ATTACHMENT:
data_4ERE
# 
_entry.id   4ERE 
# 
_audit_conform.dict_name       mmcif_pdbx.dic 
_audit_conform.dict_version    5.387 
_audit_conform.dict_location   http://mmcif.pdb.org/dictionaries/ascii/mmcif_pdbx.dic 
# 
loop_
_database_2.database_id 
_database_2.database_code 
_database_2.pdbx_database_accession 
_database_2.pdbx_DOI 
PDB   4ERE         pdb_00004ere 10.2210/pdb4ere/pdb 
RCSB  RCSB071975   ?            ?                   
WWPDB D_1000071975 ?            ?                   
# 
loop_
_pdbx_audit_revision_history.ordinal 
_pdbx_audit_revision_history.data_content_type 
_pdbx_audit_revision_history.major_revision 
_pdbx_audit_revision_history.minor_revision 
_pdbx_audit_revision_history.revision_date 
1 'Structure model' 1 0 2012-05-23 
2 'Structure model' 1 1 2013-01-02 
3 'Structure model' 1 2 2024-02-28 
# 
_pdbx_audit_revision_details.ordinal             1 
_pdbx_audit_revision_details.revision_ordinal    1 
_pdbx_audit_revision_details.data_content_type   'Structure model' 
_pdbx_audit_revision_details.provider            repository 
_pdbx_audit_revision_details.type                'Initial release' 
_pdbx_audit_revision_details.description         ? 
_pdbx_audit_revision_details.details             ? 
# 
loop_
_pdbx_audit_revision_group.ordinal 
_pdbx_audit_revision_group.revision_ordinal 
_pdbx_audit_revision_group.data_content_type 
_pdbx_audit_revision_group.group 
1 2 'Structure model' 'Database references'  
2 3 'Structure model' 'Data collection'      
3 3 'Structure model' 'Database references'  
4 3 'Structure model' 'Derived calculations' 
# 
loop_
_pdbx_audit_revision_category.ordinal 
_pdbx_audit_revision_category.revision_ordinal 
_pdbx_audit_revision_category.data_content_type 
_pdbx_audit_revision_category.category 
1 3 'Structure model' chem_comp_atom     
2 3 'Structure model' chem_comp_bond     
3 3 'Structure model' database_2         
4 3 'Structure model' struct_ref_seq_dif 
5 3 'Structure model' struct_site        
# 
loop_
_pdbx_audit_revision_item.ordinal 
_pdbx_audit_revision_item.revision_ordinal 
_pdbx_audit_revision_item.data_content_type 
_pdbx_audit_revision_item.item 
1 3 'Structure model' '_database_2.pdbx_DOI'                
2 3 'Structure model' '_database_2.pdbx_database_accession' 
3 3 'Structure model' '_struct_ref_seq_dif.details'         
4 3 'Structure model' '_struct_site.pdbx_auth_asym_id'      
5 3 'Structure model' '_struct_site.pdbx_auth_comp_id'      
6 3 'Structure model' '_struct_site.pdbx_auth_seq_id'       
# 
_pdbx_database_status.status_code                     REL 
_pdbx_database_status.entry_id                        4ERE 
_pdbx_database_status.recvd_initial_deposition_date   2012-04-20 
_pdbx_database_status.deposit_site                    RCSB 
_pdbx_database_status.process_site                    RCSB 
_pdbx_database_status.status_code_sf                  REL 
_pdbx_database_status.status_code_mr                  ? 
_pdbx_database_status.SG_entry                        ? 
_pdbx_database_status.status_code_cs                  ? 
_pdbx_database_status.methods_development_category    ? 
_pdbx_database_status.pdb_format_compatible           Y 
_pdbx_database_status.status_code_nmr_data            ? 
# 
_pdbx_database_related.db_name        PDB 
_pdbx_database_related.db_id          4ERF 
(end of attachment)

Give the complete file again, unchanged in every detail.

data_4ERE
# 
_entry.id   4ERE 
# 
_audit_conform.dict_name       mmcif_pdbx.dic 
_audit_conform.dict_version    5.387 
_audit_conform.dict_location   http://mmcif.pdb.org/dictionaries/ascii/mmcif_pdbx.dic 
# 
loop_
_database_2.database_id 
_database_2.database_code 
_database_2.pdbx_database_accession 
_database_2.pdbx_DOI 
PDB   4ERE         pdb_00004ere 10.2210/pdb4ere/pdb 
RCSB  RCSB071975   ?            ?                   
WWPDB D_1000071975 ?            ?                   
# 
loop_
_pdbx_audit_revision_history.ordinal 
_pdbx_audit_revision_history.data_content_type 
_pdbx_audit_revision_history.major_revision 
_pdbx_audit_revision_history.minor_revision 
_pdbx_audit_revision_history.revision_date 
1 'Structure model' 1 0 2012-05-23 
2 'Structure model' 1 1 2013-01-02 
3 'Structure model' 1 2 2024-02-28 
# 
_pdbx_audit_revision_details.ordinal             1 
_pdbx_audit_revision_details.revision_ordinal    1 
_pdbx_audit_revision_details.data_content_type   'Structure model' 
_pdbx_audit_revision_details.provider            repository 
_pdbx_audit_revision_details.type                'Initial release' 
_pdbx_audit_revision_details.description         ? 
_pdbx_audit_revision_details.details             ? 
# 
loop_
_pdbx_audit_revision_group.ordinal 
_pdbx_audit_revision_group.revision_ordinal 
_pdbx_audit_revision_group.data_content_type 
_pdbx_audit_revision_group.group 
1 2 'Structure model' 'Database references'  
2 3 'Structure model' 'Data collection'      
3 3 'Structure model' 'Database references'  
4 3 'Structure model' 'Derived calculations' 
# 
loop_
_pdbx_audit_revision_category.ordinal 
_pdbx_audit_revision_category.revision_ordinal 
_pdbx_audit_revision_category.data_content_type 
_pdbx_audit_revision_category.category 
1 3 'Structure model' chem_comp_atom     
2 3 'Structure model' chem_comp_bond     
3 3 'Structure model' database_2         
4 3 'Structure model' struct_ref_seq_dif 
5 3 'Structure model' struct_site        
# 
loop_
_pdbx_audit_revision_item.ordinal 
_pdbx_audit_revision_item.revision_ordinal 
_pdbx_audit_revision_item.data_content_type 
_pdbx_audit_revision_item.item 
1 3 'Structure model' '_database_2.pdbx_DOI'                
2 3 'Structure model' '_database_2.pdbx_database_accession' 
3 3 'Structure model' '_struct_ref_seq_dif.details'         
4 3 'Structure model' '_struct_site.pdbx_auth_asym_id'      
5 3 'Structure model' '_struct_site.pdbx_auth_comp_id'      
6 3 'Structure model' '_struct_site.pdbx_auth_seq_id'       
# 
_pdbx_database_status.status_code                     REL 
_pdbx_database_status.entry_id                        4ERE 
_pdbx_database_status.recvd_initial_deposition_date   2012-04-20 
_pdbx_database_status.deposit_site                    RCSB 
_pdbx_database_status.process_site                    RCSB 
_pdbx_database_status.status_code_sf                  REL 
_pdbx_database_status.status_code_mr                  ? 
_pdbx_database_status.SG_entry                        ? 
_pdbx_database_status.status_code_cs                  ? 
_pdbx_database_status.methods_development_category    ? 
_pdbx_database_status.pdb_format_compatible           Y 
_pdbx_database_status.status_code_nmr_data            ? 
# 
_pdbx_database_related.db_name        PDB 
_pdbx_database_related.db_id          4ERF 